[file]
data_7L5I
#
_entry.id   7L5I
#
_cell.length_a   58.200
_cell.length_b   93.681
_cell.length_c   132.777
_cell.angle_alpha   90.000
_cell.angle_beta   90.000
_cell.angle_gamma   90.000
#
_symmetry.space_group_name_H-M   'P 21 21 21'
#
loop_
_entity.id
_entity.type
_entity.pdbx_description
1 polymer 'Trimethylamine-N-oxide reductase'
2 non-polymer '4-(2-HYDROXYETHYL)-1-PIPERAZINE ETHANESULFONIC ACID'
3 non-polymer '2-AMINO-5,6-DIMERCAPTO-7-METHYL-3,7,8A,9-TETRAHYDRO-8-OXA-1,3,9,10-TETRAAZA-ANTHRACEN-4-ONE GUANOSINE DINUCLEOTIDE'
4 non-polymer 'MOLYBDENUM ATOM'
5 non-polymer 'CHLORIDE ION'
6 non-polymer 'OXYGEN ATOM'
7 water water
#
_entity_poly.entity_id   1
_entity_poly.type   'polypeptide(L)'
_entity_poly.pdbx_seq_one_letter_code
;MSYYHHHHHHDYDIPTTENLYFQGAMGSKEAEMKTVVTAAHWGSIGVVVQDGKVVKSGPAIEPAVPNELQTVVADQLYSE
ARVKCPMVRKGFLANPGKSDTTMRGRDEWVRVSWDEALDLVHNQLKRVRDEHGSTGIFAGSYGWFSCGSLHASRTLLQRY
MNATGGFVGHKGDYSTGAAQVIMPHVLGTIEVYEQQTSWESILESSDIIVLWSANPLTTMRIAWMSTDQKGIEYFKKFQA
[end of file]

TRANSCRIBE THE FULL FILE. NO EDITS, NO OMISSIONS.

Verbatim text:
data_7L5I
#
_entry.id   7L5I
#
_cell.length_a   58.200
_cell.length_b   93.681
_cell.length_c   132.777
_cell.angle_alpha   90.000
_cell.angle_beta   90.000
_cell.angle_gamma   90.000
#
_symmetry.space_group_name_H-M   'P 21 21 21'
#
loop_
_entity.id
_entity.type
_entity.pdbx_description
1 polymer 'Trimethylamine-N-oxide reductase'
2 non-polymer '4-(2-HYDROXYETHYL)-1-PIPERAZINE ETHANESULFONIC ACID'
3 non-polymer '2-AMINO-5,6-DIMERCAPTO-7-METHYL-3,7,8A,9-TETRAHYDRO-8-OXA-1,3,9,10-TETRAAZA-ANTHRACEN-4-ONE GUANOSINE DINUCLEOTIDE'
4 non-polymer 'MOLYBDENUM ATOM'
5 non-polymer 'CHLORIDE ION'
6 non-polymer 'OXYGEN ATOM'
7 water water
#
_entity_poly.entity_id   1
_entity_poly.type   'polypeptide(L)'
_entity_poly.pdbx_seq_one_letter_code
;MSYYHHHHHHDYDIPTTENLYFQGAMGSKEAEMKTVVTAAHWGSIGVVVQDGKVVKSGPAIEPAVPNELQTVVADQLYSE
ARVKCPMVRKGFLANPGKSDTTMRGRDEWVRVSWDEALDLVHNQLKRVRDEHGSTGIFAGSYGWFSCGSLHASRTLLQRY
MNATGGFVGHKGDYSTGAAQVIMPHVLGTIEVYEQQTSWESILESSDIIVLWSANPLTTMRIAWMSTDQKGIEYFKKFQA